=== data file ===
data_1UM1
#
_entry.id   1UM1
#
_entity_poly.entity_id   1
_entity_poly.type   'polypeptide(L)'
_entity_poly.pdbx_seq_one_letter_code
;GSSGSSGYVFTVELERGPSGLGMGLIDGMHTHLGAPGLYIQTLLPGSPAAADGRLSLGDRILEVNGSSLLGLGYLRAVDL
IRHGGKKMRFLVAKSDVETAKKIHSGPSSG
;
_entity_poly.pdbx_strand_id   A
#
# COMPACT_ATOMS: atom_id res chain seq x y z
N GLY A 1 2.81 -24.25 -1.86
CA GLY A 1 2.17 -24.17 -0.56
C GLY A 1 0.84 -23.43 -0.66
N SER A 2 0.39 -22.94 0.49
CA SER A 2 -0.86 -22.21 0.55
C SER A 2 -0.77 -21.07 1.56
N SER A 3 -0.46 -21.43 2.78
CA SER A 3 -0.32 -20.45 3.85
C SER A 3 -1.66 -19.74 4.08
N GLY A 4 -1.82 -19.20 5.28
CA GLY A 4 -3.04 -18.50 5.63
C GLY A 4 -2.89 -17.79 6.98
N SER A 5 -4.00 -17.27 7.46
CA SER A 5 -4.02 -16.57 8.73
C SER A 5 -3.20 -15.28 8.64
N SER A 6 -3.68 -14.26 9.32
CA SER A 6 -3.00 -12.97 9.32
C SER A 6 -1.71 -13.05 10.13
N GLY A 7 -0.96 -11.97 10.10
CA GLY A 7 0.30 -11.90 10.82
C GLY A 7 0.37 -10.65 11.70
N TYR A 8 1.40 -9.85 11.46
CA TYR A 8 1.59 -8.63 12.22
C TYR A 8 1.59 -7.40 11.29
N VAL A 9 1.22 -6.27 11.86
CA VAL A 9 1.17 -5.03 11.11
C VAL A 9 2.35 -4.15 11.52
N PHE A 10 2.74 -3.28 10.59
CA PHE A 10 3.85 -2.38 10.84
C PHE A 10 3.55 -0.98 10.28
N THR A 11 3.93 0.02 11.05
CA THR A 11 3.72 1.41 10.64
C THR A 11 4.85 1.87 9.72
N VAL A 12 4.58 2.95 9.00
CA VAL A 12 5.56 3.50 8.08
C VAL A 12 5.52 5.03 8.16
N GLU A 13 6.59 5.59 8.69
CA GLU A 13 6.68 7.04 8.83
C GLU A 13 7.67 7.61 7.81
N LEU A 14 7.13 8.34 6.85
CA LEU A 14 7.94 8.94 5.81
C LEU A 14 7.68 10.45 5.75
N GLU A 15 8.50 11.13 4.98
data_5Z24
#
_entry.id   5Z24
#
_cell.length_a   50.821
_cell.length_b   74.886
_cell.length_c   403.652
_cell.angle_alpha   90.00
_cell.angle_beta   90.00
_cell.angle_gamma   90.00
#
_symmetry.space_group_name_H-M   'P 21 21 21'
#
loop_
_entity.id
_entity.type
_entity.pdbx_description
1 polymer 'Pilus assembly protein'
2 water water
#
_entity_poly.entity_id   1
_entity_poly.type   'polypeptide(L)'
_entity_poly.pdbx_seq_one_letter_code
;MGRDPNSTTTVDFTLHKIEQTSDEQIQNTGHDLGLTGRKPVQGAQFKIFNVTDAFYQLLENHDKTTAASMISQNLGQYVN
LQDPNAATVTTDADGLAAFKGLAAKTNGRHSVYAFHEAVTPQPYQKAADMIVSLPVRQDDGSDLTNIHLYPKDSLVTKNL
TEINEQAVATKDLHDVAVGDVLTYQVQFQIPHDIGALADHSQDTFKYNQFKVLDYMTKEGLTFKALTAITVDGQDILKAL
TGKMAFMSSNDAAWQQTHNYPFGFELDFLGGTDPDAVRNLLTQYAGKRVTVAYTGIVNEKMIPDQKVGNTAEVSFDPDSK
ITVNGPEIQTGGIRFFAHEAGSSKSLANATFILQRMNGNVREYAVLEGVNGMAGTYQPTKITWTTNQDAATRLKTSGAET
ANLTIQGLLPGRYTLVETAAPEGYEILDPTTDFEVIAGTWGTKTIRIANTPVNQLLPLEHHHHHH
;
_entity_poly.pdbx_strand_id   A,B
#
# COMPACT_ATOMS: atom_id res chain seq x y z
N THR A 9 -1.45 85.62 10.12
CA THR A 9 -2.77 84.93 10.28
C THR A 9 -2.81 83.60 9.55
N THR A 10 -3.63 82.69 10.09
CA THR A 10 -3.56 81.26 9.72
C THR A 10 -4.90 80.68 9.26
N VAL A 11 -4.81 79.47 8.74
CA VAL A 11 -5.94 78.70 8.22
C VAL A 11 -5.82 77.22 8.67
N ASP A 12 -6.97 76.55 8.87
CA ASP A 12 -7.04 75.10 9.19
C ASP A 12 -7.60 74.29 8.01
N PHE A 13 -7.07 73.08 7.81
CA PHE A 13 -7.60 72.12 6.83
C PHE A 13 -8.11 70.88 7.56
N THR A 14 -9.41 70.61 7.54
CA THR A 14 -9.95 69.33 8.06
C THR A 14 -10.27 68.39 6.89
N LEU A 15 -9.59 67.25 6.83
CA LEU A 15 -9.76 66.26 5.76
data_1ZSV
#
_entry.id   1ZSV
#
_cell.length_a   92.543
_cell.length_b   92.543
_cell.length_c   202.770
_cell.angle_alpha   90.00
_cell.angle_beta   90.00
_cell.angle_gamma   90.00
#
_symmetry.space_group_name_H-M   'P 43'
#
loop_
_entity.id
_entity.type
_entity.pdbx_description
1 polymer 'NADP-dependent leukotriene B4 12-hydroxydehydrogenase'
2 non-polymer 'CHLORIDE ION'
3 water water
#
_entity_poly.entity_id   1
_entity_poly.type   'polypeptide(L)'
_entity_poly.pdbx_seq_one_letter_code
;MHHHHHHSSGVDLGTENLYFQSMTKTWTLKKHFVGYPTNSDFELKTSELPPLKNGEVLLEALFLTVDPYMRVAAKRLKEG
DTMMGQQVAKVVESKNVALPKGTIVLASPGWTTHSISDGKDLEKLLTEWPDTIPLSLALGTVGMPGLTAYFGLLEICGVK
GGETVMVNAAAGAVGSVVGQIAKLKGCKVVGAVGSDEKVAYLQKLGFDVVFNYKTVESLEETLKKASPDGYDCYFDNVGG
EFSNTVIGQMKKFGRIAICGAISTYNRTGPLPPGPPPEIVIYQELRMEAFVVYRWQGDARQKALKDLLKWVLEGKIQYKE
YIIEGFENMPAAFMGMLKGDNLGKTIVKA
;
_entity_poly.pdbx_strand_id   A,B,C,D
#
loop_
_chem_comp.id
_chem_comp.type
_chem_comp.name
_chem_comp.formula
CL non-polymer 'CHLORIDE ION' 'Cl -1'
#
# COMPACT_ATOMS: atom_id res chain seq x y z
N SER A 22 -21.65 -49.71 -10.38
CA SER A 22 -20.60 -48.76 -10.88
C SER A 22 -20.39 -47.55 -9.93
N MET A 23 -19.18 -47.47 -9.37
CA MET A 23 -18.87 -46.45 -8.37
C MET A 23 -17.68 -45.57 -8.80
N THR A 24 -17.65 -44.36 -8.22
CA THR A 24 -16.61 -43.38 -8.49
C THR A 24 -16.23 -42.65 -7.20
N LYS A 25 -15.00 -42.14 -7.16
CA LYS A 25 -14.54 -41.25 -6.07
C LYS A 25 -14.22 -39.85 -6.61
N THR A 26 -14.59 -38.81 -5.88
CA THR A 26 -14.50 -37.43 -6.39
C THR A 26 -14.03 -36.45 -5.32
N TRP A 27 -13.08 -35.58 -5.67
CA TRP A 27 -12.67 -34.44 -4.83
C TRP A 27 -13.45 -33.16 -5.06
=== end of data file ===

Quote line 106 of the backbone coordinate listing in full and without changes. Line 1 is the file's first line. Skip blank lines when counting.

CA THR A 14 -9.95 69.33 8.06